Note: The Let’s Encrypt Ubuntu Nginx install instructions suggest using the wget command to get the latest available certbot version. I think “git clone” is a better method because it provides a more powerful way to update the certbot package, as we will see later.

Running the “certbot-auto” script will do the following:

  1. Install any missing dependencies including the GCC compiler and a ton of libraries.
  2. Update the certbot client source code.
  3. If necessary, build or update the certbot client, located at “~/.local/share/letsencrypt/bin/letsencrypt”. (The name switch from letsencrypt to certbot is not complete and thus a little confusing.)
  4. Run the certbot client using sudo; thus, you may be prompted to input the sudo password.

Note: If you want to speed it up by avoiding the extra update steps, you can just run the “sudo ~/.local/share/letsencrypt/bin/letsencrypt” command directly, instead of the “~/certbot/certbot-auto” script.

When running the “certbot-auto certonly –webroot” certificate generation option, the following (with some guesses on my part) occurs:

  1. The certbot client will create a challenge response file under the domain’s root directory (indicated by the “-w /var/www/wordpress” parameter); for example, “/var/www/wordpress/.well-known/acme-challenge/Y8a_KDalabGwur3bJaLfznDr5vYyJQChmQDbVxl-1ro”. (The sudo access is required to write to the domain’s root web directory.)
  2. The certbot client will then call the ACME server, passing in necessary credential request info such as the domain name (indicated by the “-d -d” parameters).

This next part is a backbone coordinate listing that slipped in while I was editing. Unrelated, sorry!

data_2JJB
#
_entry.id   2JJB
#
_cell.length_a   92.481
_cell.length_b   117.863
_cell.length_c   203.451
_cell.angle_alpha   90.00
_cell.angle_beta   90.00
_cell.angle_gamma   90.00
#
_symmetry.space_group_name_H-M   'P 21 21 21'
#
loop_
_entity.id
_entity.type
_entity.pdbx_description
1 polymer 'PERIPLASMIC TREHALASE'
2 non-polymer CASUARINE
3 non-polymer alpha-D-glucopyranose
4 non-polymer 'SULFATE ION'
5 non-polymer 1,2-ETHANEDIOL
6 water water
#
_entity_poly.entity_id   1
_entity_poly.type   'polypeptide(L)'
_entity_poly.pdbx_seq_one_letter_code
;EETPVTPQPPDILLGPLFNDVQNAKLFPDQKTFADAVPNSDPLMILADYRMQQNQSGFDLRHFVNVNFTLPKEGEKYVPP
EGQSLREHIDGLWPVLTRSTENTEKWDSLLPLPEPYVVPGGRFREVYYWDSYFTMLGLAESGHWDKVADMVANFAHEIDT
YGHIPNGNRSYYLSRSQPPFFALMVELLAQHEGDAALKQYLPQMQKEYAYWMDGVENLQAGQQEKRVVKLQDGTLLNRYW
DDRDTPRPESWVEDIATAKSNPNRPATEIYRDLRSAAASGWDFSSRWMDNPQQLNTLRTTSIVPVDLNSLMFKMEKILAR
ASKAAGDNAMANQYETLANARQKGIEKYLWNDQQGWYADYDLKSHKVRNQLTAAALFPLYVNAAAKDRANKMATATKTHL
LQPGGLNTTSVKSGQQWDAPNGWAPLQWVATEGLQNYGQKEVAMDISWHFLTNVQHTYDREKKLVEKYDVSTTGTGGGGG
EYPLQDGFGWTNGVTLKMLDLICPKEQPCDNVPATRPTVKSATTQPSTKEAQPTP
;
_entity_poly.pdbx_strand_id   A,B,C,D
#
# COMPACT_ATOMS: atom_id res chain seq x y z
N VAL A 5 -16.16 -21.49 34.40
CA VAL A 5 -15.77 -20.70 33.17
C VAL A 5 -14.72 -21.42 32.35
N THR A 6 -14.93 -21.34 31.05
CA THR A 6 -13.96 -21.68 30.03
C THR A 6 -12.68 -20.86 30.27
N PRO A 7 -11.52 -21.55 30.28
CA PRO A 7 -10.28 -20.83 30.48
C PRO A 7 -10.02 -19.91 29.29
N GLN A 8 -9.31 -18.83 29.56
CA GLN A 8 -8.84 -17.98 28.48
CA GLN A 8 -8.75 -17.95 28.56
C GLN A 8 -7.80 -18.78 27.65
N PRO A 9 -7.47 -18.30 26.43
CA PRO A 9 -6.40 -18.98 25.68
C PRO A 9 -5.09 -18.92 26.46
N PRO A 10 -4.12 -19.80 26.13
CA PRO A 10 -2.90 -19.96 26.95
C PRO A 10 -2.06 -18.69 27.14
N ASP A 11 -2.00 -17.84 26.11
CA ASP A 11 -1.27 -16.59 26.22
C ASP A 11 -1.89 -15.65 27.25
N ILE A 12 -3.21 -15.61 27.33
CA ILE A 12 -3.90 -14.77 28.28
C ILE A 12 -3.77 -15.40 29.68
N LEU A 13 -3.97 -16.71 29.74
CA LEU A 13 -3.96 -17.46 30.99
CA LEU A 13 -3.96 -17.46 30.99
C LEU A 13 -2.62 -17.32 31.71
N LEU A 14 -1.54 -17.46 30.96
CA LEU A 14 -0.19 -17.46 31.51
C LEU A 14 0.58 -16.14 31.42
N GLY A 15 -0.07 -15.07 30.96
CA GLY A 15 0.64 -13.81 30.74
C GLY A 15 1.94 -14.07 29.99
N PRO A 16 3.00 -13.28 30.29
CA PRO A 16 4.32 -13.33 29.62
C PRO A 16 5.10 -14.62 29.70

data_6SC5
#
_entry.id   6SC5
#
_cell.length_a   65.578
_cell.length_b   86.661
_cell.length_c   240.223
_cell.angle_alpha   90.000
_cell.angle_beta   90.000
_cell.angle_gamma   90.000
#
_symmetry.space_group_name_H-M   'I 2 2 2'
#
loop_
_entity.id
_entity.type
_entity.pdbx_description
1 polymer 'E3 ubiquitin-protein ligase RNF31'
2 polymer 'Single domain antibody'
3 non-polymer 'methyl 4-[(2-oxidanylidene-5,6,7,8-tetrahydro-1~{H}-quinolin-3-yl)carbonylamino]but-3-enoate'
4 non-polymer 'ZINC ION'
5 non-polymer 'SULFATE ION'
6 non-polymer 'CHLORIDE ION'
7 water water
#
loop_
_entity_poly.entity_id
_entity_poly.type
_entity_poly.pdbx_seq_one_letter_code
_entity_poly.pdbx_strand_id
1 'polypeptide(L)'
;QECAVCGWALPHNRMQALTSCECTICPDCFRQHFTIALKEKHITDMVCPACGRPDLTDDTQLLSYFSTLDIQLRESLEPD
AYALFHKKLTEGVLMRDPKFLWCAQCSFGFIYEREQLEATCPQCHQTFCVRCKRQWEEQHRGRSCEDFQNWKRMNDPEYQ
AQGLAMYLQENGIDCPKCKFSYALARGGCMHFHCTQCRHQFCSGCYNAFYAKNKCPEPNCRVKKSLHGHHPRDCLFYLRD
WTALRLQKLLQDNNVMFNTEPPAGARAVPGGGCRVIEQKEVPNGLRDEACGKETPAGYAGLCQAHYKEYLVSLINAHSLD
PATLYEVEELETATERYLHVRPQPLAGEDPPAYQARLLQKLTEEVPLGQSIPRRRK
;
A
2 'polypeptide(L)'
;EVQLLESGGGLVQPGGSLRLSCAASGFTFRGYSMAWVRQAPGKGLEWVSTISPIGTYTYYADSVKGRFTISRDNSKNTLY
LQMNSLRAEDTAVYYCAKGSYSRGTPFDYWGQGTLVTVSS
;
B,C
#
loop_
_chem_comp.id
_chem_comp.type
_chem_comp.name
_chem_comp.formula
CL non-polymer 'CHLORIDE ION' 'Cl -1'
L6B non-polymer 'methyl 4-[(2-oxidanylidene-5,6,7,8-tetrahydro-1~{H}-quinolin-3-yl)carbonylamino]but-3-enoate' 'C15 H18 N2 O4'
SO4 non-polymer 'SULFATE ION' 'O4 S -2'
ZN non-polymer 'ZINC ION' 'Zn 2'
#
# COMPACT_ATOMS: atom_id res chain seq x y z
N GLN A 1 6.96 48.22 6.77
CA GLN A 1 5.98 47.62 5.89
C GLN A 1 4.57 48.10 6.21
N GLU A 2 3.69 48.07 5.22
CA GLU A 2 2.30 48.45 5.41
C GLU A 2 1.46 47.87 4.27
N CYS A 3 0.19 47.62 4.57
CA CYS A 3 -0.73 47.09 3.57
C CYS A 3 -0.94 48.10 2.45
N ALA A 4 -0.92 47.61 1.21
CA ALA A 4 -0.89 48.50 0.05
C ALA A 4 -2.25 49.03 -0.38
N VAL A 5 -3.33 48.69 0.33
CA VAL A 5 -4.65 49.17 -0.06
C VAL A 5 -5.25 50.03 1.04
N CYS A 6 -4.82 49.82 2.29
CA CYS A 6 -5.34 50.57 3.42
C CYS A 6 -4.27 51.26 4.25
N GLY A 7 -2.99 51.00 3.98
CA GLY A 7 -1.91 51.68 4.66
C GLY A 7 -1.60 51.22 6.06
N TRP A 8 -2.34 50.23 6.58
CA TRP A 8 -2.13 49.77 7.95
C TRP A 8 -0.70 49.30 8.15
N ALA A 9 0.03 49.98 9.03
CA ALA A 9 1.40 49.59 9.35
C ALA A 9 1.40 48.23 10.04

3. The ACME server will attempt to get the challenge response file; for example, by browsing to “”. This verifies that the domain has valid DNS records and that you have control of the domain.
  4. The ACME server passes the generated SSL certificate back to the certbot client.
  5. The certbot client writes the SSL certificate to the “/etc/letsencrypt” directory, including the private key. If you can only backup one thing, it should be the contents of this directory.
  6. The certbot client deletes the contents of the “.well-known” directory; for example, leaving an empty “/var/www/wordpress/.well-known” directory once done. You can manually delete the “.well-known” directory.

Note: It is possible to create a multi-domain certificate containing more than one domain, but I recommend keeping it simple. Multi-domain certificates are bigger to download and may be confusing to the user when viewed.

Configure Nginx

The directory where the SSL certificates are located under, “/etc/letsencrypt/live”, require root user access, so we will need to copy the certificate files to a directory which Nginx can read.

# Copy out the SSL certificate files
sudo cp /etc/letsencrypt/live/ /etc/nginx/ssl/mydomain-fullchain.pem
sudo cp /etc/letsencrypt/live/ /etc/nginx/ssl/mydomain-privkey.pem